Hello there! My name is Marco Gervasio and this is a collection of stories about how interaction design, digital marketing, visual design, and social media can come together to create powerful programs and platforms for a meaningful customer experience. Feel free to reach out to me:



Planning Customer Journey Maps


In the past few months, I had the chance to develop a few customer/user journeys as part of the definition phases of pretty robust digital platforms (one B2B, the other B2C). The greatest reward was to see how useful and powerful this mapping exercise can be.

The reason why it works is because of the perfect balance between rational and emotional. While I use compelling storytelling to communicate the experience, journey milestones get down to business: not only do they represent key tasks and how users interact but also highlight key features and mechanics. Journey maps truly help everyone on the team (and the client) imagine how a platform will work and what success should look like. As a communication tool, they also help form empathy toward the target audience. I usually develop basic archetypes before developing stories. While they are not always as rich as other advanced persona artifacts, they help everyone stay focused and aware of those we wish to serve.


So before you get started, here are a few tips:

  • Have clear objectives – Communicate what you are trying to achieve with the journey maps, why it is useful as part of the concept and definition phase, and how it should be used.
  • Use as much data as possible – While assumption-based archetypes and journeys can help, those created from facts and numbers are usually more aligned with reality and help defend the experiential sequences with more conviction.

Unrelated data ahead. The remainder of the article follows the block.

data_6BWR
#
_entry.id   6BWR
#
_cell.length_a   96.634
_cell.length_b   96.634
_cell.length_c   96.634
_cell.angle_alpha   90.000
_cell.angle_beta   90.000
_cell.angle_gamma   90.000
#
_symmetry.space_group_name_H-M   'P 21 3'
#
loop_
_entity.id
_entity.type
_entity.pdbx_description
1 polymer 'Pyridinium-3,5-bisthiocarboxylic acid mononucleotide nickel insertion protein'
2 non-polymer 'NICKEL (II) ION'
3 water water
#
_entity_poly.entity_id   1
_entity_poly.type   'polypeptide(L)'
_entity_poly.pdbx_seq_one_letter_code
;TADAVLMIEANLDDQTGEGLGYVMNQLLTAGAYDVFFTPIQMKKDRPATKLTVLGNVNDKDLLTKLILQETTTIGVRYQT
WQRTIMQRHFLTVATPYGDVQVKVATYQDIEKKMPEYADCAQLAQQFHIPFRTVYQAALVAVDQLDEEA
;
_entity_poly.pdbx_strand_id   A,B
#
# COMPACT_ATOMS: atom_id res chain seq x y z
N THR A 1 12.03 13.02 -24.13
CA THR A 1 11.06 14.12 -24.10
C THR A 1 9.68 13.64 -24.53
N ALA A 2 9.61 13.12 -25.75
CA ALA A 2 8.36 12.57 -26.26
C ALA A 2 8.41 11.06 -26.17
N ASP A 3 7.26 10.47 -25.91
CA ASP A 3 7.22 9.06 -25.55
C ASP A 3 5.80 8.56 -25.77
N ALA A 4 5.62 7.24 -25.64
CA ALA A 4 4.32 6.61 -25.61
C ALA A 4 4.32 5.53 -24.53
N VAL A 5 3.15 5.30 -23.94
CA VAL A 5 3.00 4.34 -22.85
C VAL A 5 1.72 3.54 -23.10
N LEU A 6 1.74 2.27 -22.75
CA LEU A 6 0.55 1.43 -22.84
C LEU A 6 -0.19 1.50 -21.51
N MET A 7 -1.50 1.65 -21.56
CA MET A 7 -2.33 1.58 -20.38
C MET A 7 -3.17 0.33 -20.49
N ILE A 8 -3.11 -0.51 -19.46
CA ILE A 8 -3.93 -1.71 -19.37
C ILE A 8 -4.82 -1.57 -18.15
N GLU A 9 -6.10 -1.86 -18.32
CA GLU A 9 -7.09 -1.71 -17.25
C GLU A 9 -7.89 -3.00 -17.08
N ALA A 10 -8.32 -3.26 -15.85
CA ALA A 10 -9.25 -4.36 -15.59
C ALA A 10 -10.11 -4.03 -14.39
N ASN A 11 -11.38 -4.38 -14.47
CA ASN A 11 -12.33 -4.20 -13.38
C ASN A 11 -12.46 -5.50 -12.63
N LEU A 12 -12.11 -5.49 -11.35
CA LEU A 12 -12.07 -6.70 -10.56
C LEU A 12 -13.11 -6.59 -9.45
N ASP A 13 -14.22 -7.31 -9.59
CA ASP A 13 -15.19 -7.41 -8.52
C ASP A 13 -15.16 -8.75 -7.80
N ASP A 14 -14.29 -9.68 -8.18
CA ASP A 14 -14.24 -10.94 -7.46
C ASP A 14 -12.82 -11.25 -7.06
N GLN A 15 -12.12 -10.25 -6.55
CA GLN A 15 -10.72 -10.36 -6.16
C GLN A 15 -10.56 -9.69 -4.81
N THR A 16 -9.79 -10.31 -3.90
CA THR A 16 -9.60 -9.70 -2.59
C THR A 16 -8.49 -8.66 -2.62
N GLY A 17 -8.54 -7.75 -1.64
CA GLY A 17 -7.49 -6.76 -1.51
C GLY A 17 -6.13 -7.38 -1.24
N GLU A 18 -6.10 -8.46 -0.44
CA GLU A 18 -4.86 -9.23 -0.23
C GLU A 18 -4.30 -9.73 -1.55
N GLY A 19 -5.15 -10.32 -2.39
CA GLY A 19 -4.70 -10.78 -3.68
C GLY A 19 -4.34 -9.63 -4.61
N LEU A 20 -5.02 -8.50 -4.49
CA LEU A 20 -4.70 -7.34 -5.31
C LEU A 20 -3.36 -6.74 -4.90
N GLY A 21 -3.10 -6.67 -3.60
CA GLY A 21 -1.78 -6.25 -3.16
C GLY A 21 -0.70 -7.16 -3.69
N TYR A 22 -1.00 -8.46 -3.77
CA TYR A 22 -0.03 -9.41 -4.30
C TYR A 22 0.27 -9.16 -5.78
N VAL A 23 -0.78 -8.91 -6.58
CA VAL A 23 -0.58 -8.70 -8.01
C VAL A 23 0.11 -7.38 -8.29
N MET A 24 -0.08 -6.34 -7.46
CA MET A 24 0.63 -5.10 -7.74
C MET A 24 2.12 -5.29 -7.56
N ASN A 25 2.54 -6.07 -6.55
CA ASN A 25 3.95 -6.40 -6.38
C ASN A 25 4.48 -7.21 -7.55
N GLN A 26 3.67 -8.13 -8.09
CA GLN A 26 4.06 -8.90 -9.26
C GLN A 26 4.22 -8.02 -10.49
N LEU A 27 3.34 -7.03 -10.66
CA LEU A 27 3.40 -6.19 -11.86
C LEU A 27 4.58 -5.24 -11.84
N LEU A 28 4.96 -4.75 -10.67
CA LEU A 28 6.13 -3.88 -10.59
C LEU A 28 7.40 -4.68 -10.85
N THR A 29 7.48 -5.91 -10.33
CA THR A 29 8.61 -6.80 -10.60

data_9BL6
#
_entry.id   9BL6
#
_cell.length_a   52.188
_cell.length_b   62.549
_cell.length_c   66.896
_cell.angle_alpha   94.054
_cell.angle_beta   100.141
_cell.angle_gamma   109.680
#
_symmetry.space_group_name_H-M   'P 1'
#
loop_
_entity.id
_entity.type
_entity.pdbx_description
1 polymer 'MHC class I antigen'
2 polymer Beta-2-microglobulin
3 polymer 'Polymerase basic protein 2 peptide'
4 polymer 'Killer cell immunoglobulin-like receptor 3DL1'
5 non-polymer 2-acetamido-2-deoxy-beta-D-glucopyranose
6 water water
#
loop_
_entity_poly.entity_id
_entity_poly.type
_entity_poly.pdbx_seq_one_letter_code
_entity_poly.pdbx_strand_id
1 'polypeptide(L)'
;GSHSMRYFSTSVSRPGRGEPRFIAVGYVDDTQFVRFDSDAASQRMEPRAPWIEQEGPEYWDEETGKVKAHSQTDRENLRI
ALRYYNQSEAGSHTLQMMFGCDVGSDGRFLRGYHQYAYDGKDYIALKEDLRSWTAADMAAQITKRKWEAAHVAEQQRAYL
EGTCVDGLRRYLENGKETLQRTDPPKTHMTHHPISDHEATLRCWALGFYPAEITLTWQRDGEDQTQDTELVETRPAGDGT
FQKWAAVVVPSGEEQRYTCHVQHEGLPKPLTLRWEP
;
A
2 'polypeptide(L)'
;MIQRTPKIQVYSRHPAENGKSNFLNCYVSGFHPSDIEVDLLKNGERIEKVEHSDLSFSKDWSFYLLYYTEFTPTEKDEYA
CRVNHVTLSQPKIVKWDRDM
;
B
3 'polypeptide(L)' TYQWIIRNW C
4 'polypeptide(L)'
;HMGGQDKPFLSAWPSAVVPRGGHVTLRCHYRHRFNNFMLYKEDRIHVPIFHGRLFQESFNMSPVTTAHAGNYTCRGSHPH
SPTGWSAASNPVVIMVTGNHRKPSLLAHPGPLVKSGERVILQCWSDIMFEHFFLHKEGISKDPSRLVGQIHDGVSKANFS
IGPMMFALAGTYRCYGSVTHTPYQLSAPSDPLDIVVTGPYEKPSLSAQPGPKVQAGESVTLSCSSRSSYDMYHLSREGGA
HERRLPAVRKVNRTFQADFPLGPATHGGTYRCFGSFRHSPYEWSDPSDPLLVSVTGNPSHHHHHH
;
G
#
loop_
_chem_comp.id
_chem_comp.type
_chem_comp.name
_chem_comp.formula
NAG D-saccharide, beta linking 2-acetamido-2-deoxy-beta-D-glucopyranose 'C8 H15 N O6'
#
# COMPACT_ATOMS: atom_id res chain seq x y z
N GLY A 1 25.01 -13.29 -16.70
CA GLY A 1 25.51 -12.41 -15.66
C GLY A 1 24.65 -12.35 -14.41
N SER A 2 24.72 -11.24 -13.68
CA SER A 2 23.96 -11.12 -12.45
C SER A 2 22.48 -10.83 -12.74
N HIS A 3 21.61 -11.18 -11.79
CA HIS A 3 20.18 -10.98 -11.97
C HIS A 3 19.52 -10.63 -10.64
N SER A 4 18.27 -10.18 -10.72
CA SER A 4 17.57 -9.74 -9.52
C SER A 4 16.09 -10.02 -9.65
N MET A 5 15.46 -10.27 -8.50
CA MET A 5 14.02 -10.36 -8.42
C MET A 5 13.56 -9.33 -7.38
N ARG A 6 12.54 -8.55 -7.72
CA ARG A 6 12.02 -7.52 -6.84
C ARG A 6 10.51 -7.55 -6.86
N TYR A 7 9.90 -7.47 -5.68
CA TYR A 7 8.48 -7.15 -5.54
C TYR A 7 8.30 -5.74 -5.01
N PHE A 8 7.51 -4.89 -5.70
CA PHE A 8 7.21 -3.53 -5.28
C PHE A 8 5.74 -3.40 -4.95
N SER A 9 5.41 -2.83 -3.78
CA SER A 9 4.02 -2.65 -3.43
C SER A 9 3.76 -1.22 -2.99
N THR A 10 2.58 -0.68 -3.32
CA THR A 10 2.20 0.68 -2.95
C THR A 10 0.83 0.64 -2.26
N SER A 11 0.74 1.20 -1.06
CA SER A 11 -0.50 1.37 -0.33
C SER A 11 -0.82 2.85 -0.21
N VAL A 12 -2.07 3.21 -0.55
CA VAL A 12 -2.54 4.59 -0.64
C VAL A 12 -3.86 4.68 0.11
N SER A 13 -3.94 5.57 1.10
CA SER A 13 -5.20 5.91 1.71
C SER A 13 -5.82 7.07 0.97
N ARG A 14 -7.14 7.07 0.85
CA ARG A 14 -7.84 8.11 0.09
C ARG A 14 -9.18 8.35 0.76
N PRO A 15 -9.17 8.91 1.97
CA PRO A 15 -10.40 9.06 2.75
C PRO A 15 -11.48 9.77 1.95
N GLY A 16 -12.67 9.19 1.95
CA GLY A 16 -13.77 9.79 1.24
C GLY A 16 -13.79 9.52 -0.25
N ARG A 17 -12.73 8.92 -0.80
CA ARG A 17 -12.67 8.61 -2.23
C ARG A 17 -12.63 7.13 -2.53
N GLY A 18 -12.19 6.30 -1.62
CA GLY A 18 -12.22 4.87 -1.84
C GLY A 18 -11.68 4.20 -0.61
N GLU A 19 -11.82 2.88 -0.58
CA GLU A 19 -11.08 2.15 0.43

• Stay in character – When developing the stories and identifying key milestones, always keep the perspective of the customers. Focus on each character’s goals, needs, and challenges. Also think of possible crossroads: users can often meet during their respective journeys.
  • Make it evocative – A journey map is meant to be inspiring. Use visual metaphors, creative layouts, and attractive graphics. Make sure the copy is clear and compelling. Personalities and real-life situations need to be convincing.
  • Keep it simple – Focus on what is important. While narrative elements help bring the journeys to life, overdoing it can be a distraction.
  •  Keep it up to date – It is very likely that maps will evolve as concepts and prototypes progress. Just like persona development, someone should be the owner and ensure its relevancy and usage.

The best part of developing customer journeys is actually presenting them. It can be a very interactive exercise with the team and the client. I usually prefer printing the visual map on a very large piece of paper, put it on the wall, and follow the tracks as I tell the stories of our key characters. I also ask everyone to group behind me, particularly when we start brainstorming or problem-solving after we go through the experiential paths.

In the end, a journey map is not just a great user-centric development tool. It also helps bring the team members closer together as they imagine the future platform.


Marco Gervasio



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